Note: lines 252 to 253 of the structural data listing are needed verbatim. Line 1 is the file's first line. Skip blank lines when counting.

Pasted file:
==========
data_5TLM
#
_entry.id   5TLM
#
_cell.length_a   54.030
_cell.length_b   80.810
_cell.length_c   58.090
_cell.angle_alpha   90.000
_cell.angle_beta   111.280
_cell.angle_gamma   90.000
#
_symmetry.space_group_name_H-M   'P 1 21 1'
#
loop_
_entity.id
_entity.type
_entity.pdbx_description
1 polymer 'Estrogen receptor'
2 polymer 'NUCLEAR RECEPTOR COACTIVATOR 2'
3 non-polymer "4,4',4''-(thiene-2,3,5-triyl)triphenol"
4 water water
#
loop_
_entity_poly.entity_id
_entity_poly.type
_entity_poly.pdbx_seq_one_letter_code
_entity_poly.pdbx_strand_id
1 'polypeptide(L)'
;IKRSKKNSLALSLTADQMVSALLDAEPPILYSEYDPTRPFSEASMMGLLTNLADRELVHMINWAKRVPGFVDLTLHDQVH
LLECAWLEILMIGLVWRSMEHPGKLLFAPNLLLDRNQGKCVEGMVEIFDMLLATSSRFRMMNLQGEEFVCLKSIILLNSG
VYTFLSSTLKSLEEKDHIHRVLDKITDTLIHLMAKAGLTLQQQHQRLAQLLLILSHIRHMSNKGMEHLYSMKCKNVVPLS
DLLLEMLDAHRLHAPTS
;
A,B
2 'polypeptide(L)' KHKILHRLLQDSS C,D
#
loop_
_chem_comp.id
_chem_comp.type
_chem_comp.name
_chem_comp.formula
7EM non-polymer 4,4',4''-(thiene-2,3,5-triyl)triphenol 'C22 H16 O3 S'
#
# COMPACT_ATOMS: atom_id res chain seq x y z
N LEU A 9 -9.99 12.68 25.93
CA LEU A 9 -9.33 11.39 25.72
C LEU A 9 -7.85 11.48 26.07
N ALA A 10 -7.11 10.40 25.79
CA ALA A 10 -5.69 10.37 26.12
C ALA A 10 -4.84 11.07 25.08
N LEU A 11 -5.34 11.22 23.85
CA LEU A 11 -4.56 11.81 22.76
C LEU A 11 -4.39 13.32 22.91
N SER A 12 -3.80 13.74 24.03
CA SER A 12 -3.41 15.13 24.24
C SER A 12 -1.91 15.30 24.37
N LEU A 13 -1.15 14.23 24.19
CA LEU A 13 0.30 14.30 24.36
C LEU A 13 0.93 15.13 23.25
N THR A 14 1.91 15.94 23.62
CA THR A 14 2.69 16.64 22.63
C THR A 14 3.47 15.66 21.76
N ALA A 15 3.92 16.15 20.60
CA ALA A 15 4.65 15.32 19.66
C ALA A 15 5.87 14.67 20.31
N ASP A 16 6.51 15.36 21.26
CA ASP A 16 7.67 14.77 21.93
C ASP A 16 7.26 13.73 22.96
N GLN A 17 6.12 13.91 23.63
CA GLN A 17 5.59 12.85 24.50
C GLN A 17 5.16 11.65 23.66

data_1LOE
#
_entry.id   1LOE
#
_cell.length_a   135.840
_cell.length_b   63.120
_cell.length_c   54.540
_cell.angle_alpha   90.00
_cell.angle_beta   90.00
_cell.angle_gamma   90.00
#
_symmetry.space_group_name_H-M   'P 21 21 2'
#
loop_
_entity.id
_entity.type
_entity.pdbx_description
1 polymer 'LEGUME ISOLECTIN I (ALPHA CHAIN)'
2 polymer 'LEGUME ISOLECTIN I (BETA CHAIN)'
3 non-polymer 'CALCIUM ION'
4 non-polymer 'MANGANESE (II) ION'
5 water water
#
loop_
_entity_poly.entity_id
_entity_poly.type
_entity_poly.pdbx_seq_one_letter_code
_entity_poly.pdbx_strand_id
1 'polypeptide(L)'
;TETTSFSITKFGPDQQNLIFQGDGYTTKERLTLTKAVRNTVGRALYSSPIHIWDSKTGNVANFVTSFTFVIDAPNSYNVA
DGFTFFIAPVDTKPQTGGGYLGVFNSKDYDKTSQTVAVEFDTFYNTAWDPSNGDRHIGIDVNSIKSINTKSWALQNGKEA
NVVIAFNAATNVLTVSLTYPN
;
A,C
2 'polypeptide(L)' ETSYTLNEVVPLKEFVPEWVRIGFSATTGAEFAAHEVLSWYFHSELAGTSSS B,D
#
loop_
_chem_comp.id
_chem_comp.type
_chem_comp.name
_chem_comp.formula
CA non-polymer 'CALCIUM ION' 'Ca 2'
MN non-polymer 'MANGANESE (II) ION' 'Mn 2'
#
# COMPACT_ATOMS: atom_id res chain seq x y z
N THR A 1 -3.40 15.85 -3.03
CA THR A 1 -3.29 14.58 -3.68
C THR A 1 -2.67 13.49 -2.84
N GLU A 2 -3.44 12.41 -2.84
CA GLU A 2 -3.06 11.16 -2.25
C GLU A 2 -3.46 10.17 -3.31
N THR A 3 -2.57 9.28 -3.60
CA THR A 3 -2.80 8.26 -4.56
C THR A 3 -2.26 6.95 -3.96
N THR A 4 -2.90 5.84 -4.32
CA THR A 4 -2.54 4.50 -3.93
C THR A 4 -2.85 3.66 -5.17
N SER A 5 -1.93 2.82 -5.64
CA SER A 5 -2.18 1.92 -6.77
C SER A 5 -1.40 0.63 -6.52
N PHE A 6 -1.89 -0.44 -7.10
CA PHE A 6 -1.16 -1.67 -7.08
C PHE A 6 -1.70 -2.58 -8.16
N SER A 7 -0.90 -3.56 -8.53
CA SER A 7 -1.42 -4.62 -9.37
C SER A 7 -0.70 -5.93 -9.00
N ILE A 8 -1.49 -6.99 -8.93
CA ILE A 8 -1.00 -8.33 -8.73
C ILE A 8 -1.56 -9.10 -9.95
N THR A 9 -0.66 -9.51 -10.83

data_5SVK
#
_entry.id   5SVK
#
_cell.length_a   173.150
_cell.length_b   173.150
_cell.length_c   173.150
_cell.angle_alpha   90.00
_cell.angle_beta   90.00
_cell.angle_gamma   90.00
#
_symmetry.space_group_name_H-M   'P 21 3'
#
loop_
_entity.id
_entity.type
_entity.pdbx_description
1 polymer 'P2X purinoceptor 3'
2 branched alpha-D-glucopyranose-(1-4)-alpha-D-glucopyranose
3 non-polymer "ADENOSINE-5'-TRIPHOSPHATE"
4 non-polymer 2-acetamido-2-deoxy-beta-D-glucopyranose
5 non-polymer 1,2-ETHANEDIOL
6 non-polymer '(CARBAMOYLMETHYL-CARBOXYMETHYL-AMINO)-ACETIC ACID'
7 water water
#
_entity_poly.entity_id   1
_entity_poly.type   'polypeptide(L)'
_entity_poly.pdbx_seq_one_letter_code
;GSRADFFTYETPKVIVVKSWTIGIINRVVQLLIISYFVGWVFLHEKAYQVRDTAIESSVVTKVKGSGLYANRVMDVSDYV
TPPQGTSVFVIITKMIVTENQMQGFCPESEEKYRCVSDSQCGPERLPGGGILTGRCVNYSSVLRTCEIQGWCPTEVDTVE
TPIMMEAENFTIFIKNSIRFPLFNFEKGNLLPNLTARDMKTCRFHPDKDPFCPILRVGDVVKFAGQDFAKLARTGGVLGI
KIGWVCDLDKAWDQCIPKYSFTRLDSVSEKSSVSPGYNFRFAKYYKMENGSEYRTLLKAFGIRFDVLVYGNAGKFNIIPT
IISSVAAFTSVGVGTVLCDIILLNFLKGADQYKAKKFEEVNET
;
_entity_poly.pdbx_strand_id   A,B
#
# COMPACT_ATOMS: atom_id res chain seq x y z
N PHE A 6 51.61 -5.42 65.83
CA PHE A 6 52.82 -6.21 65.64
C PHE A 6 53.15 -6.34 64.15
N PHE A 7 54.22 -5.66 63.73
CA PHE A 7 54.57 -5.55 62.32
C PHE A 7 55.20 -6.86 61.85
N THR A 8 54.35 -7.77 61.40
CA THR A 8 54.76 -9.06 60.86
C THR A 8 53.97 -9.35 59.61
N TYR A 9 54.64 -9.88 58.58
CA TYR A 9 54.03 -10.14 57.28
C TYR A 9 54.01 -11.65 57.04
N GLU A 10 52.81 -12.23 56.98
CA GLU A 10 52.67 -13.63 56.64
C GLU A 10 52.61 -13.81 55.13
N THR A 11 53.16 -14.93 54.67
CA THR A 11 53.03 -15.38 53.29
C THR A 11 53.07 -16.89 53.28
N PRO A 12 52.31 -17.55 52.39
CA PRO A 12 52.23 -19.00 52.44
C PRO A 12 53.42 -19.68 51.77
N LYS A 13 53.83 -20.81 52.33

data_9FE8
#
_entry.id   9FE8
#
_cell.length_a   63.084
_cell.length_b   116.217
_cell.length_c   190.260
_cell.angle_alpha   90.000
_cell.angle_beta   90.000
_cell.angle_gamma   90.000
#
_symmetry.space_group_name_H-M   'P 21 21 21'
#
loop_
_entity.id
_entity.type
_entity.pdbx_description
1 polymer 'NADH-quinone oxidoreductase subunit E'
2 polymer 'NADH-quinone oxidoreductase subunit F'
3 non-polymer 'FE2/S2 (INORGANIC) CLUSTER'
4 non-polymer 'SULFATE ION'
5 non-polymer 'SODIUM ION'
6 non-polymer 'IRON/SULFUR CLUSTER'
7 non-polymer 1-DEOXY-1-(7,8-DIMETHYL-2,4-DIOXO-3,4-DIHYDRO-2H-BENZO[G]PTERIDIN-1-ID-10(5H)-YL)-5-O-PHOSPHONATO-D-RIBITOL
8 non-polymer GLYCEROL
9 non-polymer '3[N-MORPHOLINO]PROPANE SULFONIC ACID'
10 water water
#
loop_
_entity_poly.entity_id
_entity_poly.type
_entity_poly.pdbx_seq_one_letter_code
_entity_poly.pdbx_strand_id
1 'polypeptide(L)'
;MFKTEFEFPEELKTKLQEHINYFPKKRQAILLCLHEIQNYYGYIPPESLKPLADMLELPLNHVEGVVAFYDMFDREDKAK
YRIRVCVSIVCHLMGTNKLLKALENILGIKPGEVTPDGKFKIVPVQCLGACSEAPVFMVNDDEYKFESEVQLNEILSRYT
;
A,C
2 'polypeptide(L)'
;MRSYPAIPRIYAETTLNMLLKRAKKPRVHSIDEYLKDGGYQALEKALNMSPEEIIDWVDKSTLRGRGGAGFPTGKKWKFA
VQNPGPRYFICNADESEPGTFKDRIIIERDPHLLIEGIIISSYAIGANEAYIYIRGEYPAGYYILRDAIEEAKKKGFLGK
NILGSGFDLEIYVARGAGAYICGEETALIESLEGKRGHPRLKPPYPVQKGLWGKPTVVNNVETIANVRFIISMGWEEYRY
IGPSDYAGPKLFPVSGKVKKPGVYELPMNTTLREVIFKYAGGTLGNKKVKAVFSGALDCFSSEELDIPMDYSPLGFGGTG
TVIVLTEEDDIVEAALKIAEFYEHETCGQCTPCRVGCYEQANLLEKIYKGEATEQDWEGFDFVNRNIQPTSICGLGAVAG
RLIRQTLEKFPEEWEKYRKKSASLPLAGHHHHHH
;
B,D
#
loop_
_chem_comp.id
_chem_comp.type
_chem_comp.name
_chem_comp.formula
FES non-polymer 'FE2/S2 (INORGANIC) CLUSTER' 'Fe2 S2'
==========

_chem_comp.name
_chem_comp.formula